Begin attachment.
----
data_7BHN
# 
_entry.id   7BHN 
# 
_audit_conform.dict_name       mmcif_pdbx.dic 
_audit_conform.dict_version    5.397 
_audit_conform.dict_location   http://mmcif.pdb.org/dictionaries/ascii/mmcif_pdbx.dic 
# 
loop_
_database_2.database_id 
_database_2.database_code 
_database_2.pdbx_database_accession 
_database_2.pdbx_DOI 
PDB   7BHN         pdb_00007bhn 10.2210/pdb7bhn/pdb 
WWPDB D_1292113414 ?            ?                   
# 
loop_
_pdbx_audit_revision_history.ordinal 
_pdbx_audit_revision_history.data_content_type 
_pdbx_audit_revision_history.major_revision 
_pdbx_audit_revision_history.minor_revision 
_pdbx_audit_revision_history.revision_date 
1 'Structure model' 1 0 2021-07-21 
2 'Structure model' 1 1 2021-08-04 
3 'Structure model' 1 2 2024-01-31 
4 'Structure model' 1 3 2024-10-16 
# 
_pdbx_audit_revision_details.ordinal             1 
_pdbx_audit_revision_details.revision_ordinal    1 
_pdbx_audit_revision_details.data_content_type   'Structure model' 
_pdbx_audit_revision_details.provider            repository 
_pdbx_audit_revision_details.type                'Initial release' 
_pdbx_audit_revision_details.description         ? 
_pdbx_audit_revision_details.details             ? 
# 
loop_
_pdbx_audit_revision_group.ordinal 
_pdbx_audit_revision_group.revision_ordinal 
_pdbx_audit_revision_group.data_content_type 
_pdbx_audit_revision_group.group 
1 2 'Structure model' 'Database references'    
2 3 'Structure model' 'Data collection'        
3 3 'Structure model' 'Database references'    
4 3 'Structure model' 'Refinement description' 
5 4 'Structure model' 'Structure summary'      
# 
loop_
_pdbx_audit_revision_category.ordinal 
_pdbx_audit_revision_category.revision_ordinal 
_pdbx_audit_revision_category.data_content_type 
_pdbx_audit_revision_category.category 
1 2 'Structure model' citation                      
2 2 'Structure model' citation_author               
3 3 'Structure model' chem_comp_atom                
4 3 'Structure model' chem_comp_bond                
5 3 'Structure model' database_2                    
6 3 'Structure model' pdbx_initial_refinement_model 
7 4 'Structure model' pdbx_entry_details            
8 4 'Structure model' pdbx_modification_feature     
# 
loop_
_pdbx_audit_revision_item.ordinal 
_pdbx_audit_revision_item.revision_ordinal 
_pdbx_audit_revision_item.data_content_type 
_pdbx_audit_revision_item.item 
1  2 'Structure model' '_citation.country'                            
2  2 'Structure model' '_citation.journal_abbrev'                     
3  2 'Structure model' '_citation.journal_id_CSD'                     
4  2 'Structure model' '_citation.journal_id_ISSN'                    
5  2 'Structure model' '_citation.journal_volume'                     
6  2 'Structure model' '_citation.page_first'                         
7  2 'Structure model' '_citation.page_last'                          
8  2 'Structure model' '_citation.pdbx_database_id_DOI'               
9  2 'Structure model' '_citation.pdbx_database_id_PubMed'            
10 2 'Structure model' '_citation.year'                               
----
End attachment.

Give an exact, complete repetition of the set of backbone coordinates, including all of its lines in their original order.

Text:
data_7BHN
# 
_entry.id   7BHN 
# 
_audit_conform.dict_name       mmcif_pdbx.dic 
_audit_conform.dict_version    5.397 
_audit_conform.dict_location   http://mmcif.pdb.org/dictionaries/ascii/mmcif_pdbx.dic 
# 
loop_
_database_2.database_id 
_database_2.database_code 
_database_2.pdbx_database_accession 
_database_2.pdbx_DOI 
PDB   7BHN         pdb_00007bhn 10.2210/pdb7bhn/pdb 
WWPDB D_1292113414 ?            ?                   
# 
loop_
_pdbx_audit_revision_history.ordinal 
_pdbx_audit_revision_history.data_content_type 
_pdbx_audit_revision_history.major_revision 
_pdbx_audit_revision_history.minor_revision 
_pdbx_audit_revision_history.revision_date 
1 'Structure model' 1 0 2021-07-21 
2 'Structure model' 1 1 2021-08-04 
3 'Structure model' 1 2 2024-01-31 
4 'Structure model' 1 3 2024-10-16 
# 
_pdbx_audit_revision_details.ordinal             1 
_pdbx_audit_revision_details.revision_ordinal    1 
_pdbx_audit_revision_details.data_content_type   'Structure model' 
_pdbx_audit_revision_details.provider            repository 
_pdbx_audit_revision_details.type                'Initial release' 
_pdbx_audit_revision_details.description         ? 
_pdbx_audit_revision_details.details             ? 
# 
loop_
_pdbx_audit_revision_group.ordinal 
_pdbx_audit_revision_group.revision_ordinal 
_pdbx_audit_revision_group.data_content_type 
_pdbx_audit_revision_group.group 
1 2 'Structure model' 'Database references'    
2 3 'Structure model' 'Data collection'        
3 3 'Structure model' 'Database references'    
4 3 'Structure model' 'Refinement description' 
5 4 'Structure model' 'Structure summary'      
# 
loop_
_pdbx_audit_revision_category.ordinal 
_pdbx_audit_revision_category.revision_ordinal 
_pdbx_audit_revision_category.data_content_type 
_pdbx_audit_revision_category.category 
1 2 'Structure model' citation                      
2 2 'Structure model' citation_author               
3 3 'Structure model' chem_comp_atom                
4 3 'Structure model' chem_comp_bond                
5 3 'Structure model' database_2                    
6 3 'Structure model' pdbx_initial_refinement_model 
7 4 'Structure model' pdbx_entry_details            
8 4 'Structure model' pdbx_modification_feature     
# 
loop_
_pdbx_audit_revision_item.ordinal 
_pdbx_audit_revision_item.revision_ordinal 
_pdbx_audit_revision_item.data_content_type 
_pdbx_audit_revision_item.item 
1  2 'Structure model' '_citation.country'                            
2  2 'Structure model' '_citation.journal_abbrev'                     
3  2 'Structure model' '_citation.journal_id_CSD'                     
4  2 'Structure model' '_citation.journal_id_ISSN'                    
5  2 'Structure model' '_citation.journal_volume'                     
6  2 'Structure model' '_citation.page_first'                         
7  2 'Structure model' '_citation.page_last'                          
8  2 'Structure model' '_citation.pdbx_database_id_DOI'               
9  2 'Structure model' '_citation.pdbx_database_id_PubMed'            
10 2 'Structure model' '_citation.year'                               